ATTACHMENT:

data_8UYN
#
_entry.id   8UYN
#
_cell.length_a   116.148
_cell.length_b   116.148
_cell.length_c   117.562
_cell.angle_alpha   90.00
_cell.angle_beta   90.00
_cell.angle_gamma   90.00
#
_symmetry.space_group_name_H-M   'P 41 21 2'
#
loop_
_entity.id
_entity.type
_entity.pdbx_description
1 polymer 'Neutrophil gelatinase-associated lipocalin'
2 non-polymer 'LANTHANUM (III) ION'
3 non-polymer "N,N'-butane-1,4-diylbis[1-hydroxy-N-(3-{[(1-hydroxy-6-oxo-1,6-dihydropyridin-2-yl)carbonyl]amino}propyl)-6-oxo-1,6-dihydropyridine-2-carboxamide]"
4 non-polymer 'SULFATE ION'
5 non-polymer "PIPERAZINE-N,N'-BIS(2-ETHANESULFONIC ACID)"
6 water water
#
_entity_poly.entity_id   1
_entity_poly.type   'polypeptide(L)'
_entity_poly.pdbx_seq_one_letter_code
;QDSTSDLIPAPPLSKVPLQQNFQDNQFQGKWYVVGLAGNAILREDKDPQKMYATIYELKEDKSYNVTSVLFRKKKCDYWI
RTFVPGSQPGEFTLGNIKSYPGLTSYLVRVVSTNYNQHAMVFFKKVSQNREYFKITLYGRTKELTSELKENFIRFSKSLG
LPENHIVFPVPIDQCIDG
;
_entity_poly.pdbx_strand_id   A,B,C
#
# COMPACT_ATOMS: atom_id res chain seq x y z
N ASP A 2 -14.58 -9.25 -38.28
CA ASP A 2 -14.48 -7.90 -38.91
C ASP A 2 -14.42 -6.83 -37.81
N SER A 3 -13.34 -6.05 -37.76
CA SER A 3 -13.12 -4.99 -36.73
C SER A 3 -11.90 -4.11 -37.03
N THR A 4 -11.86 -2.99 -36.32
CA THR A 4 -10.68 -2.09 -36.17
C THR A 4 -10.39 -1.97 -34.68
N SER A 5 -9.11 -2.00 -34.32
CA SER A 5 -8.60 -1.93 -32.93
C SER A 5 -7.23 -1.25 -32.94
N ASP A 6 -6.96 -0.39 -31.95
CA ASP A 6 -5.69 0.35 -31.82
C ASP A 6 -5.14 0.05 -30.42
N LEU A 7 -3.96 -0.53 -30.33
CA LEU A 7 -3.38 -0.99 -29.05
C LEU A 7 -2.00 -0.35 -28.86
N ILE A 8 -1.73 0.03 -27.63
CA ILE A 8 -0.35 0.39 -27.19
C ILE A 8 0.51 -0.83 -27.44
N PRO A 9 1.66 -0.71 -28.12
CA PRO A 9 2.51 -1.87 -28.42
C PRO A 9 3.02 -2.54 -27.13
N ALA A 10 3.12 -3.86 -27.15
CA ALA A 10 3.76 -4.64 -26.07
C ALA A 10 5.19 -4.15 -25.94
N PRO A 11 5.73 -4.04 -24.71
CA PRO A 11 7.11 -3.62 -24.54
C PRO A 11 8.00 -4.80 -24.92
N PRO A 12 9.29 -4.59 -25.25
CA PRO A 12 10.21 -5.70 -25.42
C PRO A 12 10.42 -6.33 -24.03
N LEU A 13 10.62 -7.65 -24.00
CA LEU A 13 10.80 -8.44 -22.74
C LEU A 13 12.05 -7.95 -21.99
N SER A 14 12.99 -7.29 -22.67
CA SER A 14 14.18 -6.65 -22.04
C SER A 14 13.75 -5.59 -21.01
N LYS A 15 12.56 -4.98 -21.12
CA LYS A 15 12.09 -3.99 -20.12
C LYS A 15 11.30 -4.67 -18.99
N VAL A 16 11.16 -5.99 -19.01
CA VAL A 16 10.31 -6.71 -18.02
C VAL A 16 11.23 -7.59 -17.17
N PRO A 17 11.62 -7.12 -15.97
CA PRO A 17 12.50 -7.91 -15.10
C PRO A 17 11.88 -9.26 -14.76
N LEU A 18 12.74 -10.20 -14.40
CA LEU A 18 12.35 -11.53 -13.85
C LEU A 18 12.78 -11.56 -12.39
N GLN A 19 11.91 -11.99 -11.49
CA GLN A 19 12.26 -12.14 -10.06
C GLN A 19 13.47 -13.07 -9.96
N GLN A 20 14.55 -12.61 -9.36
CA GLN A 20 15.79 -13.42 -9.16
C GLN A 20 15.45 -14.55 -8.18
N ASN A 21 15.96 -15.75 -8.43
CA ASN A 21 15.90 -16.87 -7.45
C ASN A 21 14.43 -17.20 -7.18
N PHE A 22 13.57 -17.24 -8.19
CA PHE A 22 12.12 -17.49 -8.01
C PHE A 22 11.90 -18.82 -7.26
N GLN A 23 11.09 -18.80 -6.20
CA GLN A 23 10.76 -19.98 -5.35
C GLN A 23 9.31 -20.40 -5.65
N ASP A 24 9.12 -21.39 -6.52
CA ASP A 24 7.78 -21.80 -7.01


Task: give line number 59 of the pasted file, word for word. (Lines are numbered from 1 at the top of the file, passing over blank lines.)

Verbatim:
N ALA A 10 3.12 -3.86 -27.15